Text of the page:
(Bloomberg) — Asian stocks are set to start the week steady after a better-than-expected increase in U.S. payrolls fueled expectations that the Federal Reserve is moving closer to a pullback of stimulus.
Futures rose in Australia, but they fell in Hong Kong earlier. Japan markets are closed for a holiday. On Friday, the S&P 500 climbed to a record, led by financials and materials, while the technology-heavy Nasdaq 100 fell. U.S. job growth accelerated in July by the most in almost a year and the unemployment rate declined, illustrating momentum in the labor market as it grapples with hiring challenges.
The U.S. 10-year Treasury yield climbed to 1.3% and the dollar strengthened against major peers. Cash Treasuries won’t trade in Asia because of the holiday in Tokyo.
The jobs report fanned expectations the central bank will start to cut back stimulus as it wrestles with inflation well above target even as the delta virus variant spreads. Dallas Fed President Robert Kaplan added to the speculation Friday, saying he’d support adjusting purchases soon but in a gradual manner. U.S. inflation data this week will be a key marker for investors trying to gauge how acute price pressures are, ahead of the Jackson Hole symposium later this month.
“Shares remain vulnerable to a short-term correction with possible triggers being the upswing in global coronavirus cases, the inflation scare and U.S. taper talk and geopolitical risks,” Shane Oliver, head of investment strategy and chief economist at AMP Capital, said in a note.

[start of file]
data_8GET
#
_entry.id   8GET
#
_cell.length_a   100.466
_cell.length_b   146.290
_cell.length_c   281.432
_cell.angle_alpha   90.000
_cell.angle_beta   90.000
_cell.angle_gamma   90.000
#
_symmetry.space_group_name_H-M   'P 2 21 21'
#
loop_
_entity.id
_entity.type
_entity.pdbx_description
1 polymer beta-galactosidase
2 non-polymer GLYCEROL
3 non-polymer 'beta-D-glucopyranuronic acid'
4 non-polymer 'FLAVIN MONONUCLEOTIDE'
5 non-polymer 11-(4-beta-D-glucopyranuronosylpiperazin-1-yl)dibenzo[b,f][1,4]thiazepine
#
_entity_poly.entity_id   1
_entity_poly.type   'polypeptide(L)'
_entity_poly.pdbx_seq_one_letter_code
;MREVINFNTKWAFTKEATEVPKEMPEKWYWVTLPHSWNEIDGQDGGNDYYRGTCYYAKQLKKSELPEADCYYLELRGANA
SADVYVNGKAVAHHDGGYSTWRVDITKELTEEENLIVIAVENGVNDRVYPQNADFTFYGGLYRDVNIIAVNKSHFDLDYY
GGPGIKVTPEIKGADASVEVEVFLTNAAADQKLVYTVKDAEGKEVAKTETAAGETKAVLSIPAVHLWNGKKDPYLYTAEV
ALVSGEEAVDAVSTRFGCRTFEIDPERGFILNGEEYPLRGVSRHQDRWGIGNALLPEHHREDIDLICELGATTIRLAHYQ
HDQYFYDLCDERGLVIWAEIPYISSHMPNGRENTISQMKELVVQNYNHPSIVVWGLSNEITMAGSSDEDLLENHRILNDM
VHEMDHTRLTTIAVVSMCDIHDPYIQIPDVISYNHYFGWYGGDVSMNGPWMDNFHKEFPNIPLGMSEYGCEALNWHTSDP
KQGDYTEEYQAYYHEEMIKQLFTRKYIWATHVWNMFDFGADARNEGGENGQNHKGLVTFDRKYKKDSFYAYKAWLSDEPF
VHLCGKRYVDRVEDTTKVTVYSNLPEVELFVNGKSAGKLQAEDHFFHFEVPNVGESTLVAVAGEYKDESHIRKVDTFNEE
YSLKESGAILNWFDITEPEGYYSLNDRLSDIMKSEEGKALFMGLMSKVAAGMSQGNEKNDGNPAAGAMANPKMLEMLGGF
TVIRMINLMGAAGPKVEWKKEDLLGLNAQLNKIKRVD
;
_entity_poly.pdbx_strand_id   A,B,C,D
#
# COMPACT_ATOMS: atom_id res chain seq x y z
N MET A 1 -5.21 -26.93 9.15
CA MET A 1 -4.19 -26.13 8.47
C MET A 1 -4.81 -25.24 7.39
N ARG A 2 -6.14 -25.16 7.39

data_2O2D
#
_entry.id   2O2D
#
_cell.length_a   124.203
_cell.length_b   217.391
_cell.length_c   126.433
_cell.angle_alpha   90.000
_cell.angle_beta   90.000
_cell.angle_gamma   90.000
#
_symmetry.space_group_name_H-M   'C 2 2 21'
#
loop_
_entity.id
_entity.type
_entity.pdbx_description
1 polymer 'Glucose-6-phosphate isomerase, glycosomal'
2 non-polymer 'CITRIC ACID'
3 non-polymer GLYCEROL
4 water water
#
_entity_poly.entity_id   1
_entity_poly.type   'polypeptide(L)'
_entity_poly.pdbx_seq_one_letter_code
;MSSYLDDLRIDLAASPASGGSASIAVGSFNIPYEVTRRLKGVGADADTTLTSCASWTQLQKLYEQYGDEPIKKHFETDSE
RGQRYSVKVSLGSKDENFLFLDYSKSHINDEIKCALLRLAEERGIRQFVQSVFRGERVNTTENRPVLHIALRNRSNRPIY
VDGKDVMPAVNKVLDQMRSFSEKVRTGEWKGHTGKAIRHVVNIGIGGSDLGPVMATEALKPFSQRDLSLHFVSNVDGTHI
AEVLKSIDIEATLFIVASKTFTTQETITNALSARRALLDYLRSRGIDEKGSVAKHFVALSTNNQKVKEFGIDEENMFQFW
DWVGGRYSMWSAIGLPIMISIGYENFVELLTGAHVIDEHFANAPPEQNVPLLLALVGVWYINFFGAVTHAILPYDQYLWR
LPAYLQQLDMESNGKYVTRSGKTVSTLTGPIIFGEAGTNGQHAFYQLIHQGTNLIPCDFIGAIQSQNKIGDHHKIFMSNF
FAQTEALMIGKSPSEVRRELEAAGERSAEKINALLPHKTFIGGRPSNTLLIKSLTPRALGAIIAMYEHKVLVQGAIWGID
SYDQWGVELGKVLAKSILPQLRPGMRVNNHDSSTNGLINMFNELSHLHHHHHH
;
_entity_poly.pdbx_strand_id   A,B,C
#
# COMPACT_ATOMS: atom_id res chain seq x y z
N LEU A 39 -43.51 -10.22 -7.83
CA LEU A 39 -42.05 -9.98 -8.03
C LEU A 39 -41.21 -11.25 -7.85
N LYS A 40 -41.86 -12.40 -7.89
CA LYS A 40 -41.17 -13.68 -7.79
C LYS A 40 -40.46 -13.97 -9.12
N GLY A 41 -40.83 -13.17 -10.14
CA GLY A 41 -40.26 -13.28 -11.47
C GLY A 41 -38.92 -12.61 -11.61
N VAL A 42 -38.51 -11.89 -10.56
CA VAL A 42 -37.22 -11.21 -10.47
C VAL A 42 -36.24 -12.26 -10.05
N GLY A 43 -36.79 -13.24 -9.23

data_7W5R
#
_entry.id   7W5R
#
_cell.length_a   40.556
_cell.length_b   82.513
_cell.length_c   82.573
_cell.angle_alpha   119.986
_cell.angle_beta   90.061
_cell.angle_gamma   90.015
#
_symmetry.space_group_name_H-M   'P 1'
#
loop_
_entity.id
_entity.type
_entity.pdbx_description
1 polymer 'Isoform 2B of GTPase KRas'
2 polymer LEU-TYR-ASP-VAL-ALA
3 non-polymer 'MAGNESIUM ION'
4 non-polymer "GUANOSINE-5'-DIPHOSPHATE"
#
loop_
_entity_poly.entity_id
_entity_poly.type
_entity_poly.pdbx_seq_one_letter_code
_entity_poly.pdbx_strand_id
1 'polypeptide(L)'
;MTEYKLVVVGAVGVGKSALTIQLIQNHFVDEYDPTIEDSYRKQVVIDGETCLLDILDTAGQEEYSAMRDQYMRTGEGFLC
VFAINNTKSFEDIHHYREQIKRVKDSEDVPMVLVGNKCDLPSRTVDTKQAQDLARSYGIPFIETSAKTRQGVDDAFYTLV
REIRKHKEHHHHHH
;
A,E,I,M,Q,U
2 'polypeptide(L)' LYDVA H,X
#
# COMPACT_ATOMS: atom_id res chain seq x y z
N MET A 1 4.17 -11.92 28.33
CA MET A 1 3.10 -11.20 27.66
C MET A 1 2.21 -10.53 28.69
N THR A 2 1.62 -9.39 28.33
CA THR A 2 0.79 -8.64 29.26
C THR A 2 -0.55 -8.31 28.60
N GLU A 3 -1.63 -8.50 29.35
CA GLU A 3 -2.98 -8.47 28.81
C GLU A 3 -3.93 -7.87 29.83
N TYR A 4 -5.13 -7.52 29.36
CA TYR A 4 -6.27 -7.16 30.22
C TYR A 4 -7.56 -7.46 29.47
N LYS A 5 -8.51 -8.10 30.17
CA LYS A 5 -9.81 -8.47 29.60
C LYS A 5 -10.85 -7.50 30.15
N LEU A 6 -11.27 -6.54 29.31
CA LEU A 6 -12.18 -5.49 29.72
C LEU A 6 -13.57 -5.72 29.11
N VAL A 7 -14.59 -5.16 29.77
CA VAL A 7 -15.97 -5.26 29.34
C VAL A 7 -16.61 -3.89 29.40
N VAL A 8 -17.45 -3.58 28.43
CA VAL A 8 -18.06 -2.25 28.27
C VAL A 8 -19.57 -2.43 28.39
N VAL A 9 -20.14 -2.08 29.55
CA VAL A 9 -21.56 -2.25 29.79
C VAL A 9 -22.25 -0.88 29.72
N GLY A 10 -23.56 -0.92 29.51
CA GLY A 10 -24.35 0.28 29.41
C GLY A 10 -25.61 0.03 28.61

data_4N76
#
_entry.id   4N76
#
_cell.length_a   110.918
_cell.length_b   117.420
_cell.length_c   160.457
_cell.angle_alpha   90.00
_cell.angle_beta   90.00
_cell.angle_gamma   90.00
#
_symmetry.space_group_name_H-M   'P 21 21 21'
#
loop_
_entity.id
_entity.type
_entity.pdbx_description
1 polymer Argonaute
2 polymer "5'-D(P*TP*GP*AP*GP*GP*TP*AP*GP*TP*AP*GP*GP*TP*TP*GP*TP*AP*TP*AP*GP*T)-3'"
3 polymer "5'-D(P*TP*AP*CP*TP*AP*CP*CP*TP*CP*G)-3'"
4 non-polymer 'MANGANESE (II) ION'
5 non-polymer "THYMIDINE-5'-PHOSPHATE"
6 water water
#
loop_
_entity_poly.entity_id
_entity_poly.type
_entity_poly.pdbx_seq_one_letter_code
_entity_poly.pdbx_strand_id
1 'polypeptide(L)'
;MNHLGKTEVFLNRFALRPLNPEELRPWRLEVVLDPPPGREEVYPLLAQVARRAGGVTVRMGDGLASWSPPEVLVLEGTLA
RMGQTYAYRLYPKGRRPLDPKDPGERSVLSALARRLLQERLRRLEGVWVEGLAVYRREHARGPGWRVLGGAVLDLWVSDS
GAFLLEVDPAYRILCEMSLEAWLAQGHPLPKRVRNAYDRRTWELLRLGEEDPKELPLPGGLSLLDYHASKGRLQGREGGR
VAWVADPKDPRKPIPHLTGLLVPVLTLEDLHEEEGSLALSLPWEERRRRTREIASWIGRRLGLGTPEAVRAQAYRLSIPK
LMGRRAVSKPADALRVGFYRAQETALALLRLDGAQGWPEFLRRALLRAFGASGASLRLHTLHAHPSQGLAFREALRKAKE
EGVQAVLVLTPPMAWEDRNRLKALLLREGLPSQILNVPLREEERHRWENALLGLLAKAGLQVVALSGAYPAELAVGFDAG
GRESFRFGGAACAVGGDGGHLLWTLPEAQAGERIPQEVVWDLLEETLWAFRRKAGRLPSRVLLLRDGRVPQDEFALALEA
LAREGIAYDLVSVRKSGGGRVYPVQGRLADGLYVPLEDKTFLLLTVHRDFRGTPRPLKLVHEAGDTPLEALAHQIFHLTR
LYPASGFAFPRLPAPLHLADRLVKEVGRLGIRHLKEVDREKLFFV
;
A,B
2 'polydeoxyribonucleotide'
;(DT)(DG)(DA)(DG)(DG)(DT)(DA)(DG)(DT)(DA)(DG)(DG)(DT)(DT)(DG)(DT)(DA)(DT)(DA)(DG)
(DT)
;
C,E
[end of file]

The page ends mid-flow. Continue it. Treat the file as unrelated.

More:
China’s inflation data this week could also provide a reason to slow the bullish momentum in its sovereign bonds’ world-beating rally.
Traders are also keeping an eye on the progress of the vote on the $550 billion U.S. infrastructure package.
On the virus front, Anthony Fauci, the U.S.’s top infectious-disease doctor, said he’s “strongly in favor” of speeding booster shots to people with weakened immune systems, a further sign of how the delta variant continues to shift the strategies for curbing the pandemic.
Elsewhere, gold fell below $1,800 after the jobs report. Bitcoin traded around $43,000 after hitting the highest since May over the weekend. Crude oil declined, capping its worst week since October on concern the delta virus strain will hamper demand growth.
Here are some key events to watch out for this week:
- Atlanta Fed President Raphael Bostic; Richmond Fed President Tom Barkin; Cleveland Fed President Loretta Mester; Kansas City Fed President Esther George among Fed speakers through the week
- China PPI, CPI due Monday
- The U.S. consumer price index on Wednesday is forecast to show prices increased again in July
- OPEC Monthly Oil Market Report due Thursday
For more market analysis read our MLIV blog.
These are the main moves in markets:
- The S&P 500 rose 0.2%
- The Nasdaq 100 fell 0.4%
- Australia’s S&P/ASX 200 Index futures rose 0.4%
- Hang Seng Index futures fell 0.3% earlier
- The Japanese yen was at 110.27 per dollar
- The offshore yuan traded at 6.4801 per dollar
- The Bloomberg Dollar Spot Index rose 0.5% Friday
- The euro was at $1.1762
- The yield on 10-year Treasuries advanced seven basis points to 1.30% Friday
- West Texas Intermediate crude fell 1.2% to $68.28 a barrel
- Gold fell 2.3% to $1,763.03 an ounce
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